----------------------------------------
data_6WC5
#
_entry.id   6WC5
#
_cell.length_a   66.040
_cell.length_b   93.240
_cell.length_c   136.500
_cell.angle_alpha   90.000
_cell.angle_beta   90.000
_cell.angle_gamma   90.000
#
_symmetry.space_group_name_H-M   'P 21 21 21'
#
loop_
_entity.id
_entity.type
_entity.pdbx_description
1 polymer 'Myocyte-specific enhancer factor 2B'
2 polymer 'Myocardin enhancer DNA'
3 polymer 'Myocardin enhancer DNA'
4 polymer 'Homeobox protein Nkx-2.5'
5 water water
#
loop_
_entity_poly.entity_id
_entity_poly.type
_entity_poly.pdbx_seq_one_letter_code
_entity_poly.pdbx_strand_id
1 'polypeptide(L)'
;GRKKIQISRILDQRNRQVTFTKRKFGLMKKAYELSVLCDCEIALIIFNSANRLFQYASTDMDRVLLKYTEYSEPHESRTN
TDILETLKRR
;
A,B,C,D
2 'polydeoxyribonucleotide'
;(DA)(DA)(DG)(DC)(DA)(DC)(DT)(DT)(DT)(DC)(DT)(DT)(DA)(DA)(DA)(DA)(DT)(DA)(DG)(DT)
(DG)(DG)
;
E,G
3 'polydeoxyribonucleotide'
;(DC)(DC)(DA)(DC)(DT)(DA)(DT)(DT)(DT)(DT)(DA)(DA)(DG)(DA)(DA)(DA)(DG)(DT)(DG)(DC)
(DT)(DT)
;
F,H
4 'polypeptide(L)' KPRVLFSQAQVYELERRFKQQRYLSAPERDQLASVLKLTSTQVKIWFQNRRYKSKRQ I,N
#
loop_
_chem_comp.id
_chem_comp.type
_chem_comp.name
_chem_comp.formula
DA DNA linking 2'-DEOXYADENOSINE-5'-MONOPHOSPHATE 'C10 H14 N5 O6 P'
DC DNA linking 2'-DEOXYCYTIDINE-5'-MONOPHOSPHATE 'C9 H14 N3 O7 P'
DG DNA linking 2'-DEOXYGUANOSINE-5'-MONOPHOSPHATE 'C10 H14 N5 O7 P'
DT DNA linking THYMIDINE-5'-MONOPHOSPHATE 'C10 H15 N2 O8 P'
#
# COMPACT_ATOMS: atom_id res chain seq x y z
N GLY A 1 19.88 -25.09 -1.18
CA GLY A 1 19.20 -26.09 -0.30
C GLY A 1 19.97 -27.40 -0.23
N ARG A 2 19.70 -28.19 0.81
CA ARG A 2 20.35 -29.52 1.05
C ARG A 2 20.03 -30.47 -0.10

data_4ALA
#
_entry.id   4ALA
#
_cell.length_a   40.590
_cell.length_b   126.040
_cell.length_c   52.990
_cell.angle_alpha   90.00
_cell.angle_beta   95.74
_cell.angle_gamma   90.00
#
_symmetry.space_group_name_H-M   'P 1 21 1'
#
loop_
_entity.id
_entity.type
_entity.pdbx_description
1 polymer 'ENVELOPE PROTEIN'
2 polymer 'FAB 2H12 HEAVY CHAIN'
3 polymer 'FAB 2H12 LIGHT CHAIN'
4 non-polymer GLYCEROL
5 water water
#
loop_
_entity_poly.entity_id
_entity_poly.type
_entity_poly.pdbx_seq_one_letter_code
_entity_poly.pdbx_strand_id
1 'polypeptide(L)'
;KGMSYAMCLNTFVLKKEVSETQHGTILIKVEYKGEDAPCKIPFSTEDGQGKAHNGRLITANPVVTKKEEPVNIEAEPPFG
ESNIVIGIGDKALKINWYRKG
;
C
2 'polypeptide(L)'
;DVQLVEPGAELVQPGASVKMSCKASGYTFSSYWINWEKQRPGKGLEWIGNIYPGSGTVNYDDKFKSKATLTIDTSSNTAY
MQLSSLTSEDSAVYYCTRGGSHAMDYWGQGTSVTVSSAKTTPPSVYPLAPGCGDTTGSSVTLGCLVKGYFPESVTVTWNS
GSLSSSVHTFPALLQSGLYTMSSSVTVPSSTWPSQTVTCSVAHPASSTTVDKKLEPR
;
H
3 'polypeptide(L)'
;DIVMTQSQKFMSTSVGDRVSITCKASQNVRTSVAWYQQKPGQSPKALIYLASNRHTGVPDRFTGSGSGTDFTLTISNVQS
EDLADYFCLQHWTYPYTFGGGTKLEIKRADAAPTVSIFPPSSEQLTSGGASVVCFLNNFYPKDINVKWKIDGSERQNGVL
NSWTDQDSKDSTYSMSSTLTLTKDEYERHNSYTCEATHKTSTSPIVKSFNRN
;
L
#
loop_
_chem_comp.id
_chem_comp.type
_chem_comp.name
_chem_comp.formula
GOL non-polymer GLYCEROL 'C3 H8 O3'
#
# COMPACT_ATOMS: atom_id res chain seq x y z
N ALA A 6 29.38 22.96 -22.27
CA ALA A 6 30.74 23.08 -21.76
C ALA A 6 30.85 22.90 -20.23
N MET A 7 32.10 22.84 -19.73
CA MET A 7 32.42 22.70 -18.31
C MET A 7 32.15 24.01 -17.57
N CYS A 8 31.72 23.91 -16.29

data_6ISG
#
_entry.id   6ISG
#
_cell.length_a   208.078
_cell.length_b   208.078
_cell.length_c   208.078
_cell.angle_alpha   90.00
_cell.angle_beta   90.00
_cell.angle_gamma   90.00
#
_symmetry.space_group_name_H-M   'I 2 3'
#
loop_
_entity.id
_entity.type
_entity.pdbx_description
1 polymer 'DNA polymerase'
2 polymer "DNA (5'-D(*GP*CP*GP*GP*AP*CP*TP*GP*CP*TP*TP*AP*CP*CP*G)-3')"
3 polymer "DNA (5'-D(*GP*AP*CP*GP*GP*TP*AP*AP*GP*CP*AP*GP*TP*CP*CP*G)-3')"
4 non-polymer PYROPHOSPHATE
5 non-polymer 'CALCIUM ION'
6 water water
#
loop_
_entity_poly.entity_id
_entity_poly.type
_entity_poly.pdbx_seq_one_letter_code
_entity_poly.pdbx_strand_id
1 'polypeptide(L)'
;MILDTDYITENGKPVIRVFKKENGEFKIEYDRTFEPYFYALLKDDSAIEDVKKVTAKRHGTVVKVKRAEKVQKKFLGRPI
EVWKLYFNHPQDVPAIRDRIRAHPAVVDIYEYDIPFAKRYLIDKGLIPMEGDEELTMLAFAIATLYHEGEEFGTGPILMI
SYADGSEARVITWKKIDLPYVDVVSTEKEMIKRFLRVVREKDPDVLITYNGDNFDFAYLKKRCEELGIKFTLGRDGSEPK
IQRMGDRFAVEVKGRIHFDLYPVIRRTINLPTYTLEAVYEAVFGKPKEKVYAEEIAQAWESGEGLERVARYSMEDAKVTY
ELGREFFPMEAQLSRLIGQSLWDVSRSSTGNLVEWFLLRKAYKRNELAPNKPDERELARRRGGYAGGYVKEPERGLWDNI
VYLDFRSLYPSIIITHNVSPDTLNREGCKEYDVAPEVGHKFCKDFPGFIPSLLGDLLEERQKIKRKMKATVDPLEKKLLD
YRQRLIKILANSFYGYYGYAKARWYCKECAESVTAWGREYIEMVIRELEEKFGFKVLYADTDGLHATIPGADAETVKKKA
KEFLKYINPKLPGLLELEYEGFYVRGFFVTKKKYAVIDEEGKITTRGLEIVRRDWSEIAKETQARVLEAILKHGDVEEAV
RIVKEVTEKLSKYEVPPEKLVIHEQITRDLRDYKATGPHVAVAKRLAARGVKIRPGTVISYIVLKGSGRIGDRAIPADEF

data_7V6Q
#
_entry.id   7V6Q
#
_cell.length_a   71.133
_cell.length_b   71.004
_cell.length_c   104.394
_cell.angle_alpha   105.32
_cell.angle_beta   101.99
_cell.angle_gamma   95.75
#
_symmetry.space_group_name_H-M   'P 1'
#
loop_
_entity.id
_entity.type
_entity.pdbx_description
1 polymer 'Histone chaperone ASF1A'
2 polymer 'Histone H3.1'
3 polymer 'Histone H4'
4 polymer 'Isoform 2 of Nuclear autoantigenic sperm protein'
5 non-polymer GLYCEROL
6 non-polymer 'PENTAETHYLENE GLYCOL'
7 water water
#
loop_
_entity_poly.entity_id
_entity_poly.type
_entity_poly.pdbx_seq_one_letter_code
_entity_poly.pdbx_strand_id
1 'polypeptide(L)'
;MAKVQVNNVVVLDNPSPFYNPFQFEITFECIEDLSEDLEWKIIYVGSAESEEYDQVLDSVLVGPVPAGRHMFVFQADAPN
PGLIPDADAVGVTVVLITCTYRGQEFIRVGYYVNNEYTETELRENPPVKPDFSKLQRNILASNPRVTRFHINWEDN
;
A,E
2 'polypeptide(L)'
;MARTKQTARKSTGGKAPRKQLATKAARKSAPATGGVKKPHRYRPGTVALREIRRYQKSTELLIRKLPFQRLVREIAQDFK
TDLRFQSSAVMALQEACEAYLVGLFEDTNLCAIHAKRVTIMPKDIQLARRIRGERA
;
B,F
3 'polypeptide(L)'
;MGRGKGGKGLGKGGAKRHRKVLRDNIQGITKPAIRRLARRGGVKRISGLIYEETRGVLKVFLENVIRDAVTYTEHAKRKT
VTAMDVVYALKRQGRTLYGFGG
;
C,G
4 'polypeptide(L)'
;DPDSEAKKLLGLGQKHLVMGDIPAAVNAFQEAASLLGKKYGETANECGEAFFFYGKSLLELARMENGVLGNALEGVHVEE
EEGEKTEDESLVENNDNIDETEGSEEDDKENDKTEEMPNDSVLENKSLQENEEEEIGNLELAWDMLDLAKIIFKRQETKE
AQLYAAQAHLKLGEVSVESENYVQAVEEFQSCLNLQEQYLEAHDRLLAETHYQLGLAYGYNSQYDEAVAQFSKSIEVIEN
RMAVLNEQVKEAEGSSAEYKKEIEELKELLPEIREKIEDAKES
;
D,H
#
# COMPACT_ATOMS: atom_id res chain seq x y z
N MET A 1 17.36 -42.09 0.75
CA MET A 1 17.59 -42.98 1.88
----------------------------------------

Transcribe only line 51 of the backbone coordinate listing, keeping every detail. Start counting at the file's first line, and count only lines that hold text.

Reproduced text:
DA DNA linking 2'-DEOXYADENOSINE-5'-MONOPHOSPHATE 'C10 H14 N5 O6 P'